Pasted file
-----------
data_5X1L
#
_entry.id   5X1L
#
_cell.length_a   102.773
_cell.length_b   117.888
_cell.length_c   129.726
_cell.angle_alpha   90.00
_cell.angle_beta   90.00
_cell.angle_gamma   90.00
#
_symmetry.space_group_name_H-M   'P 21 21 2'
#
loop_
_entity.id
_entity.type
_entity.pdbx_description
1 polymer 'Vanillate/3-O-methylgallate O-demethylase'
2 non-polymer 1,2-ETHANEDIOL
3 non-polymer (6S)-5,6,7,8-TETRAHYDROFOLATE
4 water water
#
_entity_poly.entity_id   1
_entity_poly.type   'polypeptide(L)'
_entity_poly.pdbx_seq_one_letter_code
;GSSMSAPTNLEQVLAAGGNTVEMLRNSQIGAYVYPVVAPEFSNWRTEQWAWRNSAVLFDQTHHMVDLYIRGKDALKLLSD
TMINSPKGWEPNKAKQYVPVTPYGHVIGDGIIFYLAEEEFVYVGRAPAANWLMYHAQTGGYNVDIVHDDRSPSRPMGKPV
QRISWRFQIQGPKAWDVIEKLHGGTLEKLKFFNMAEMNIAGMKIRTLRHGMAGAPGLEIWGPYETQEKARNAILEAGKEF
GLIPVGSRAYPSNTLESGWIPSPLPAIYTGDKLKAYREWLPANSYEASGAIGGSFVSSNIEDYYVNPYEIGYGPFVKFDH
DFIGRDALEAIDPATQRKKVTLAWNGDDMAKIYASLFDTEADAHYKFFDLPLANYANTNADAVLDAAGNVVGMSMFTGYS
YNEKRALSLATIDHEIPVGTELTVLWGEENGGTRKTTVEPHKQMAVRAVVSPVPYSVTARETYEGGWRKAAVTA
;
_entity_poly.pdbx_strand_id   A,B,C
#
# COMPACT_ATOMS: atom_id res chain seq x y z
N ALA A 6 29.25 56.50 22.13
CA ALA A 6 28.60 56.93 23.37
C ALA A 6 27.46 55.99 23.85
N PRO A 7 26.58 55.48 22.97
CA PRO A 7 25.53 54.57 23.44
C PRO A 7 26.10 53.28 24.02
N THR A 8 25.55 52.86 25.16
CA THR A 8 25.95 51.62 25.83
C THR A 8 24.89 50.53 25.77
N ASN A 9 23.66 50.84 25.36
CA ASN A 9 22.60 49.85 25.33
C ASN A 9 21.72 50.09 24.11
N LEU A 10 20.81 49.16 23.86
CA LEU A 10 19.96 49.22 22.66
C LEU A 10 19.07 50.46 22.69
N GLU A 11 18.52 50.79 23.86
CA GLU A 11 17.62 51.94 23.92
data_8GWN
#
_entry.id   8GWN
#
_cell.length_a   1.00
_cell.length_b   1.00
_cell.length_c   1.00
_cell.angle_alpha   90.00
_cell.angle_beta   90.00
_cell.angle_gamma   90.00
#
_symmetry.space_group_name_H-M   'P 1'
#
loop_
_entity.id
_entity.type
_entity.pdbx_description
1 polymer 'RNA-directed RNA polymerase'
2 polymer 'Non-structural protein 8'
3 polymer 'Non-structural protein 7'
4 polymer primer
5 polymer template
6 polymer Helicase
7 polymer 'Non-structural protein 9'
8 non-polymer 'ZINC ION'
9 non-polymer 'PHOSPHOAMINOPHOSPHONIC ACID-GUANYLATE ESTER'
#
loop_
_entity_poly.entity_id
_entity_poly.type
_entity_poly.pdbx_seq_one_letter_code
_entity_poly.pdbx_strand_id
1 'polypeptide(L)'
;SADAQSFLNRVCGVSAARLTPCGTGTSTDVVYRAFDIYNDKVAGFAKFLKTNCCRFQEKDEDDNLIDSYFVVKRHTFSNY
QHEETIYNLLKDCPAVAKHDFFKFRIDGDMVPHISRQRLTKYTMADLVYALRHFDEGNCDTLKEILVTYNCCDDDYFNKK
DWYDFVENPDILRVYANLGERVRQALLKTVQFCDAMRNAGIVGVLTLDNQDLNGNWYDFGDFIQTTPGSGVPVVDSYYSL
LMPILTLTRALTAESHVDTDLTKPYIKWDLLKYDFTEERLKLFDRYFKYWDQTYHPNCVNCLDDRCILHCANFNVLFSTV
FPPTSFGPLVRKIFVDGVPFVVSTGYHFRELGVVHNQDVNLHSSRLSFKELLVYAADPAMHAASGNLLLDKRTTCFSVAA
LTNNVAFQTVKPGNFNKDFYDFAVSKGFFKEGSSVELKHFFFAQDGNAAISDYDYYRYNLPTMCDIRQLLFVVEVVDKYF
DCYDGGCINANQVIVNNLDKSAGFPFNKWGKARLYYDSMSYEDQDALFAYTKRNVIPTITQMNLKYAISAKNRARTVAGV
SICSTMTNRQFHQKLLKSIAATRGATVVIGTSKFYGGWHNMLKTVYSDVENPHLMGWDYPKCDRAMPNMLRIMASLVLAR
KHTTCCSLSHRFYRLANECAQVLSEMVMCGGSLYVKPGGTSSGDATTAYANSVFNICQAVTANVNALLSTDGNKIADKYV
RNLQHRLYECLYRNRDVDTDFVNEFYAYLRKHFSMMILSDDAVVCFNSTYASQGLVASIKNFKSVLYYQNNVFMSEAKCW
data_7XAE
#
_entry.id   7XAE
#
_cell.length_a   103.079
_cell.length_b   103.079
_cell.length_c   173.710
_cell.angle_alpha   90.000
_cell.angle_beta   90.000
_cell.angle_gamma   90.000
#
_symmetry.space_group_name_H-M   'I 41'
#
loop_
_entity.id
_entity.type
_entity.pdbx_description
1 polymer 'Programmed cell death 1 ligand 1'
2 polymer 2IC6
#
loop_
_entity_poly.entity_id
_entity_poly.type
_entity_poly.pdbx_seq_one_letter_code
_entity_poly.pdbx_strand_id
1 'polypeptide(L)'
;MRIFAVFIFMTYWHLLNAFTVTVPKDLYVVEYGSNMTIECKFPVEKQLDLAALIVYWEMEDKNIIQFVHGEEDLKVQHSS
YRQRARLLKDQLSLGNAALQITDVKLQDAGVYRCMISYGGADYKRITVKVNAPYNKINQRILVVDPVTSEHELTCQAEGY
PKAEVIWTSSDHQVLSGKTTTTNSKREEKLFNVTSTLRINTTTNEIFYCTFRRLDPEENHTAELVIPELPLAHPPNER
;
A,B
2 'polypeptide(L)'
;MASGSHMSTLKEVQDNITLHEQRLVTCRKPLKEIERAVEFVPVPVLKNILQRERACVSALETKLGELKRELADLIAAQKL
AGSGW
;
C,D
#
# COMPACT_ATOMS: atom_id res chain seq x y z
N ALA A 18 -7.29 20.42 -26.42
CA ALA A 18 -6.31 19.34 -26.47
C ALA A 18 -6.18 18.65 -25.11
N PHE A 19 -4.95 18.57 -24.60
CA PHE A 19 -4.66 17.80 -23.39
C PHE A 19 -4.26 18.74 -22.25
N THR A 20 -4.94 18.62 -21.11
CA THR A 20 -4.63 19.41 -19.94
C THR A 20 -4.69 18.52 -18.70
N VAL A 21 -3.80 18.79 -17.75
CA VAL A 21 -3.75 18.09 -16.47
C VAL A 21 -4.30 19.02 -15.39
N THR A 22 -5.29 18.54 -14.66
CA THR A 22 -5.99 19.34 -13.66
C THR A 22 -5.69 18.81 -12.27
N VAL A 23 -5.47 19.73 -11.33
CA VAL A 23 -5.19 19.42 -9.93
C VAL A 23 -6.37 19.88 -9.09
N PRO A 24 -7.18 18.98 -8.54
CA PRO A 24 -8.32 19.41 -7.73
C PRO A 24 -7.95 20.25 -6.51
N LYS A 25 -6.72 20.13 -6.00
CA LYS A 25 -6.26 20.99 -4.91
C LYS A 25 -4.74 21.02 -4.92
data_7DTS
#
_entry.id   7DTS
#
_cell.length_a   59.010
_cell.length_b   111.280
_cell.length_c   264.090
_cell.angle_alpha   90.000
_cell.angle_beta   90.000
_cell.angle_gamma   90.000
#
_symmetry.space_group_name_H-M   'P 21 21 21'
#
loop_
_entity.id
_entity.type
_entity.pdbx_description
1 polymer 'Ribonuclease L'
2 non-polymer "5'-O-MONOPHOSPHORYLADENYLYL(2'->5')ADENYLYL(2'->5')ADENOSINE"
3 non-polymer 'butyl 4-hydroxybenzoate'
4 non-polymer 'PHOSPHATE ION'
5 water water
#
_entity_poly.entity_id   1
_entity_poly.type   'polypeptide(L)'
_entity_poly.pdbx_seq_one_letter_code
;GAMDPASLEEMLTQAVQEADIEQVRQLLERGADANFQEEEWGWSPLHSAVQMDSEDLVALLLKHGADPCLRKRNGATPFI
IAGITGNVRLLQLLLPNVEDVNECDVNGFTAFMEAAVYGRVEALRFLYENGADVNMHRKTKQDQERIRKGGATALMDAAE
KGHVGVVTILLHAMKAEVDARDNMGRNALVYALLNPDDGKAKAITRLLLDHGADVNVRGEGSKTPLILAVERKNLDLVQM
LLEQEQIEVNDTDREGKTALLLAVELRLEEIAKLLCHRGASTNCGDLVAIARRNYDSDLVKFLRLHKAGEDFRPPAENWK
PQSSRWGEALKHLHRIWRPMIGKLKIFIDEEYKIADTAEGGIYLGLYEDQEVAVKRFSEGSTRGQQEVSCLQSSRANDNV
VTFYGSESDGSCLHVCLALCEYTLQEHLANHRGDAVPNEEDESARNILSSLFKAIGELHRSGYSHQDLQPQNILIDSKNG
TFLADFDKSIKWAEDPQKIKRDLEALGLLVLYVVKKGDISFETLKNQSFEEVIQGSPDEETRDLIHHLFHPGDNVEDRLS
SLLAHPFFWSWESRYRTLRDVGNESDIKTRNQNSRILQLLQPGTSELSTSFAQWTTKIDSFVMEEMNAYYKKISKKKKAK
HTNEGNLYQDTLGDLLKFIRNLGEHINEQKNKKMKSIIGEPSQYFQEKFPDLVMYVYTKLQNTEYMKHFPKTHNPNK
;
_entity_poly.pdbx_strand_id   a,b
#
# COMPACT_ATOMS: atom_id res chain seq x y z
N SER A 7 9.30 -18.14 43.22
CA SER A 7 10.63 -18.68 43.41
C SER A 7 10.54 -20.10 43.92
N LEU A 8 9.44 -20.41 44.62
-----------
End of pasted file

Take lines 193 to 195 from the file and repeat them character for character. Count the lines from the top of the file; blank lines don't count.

;
_entity_poly.pdbx_strand_id   a,b
#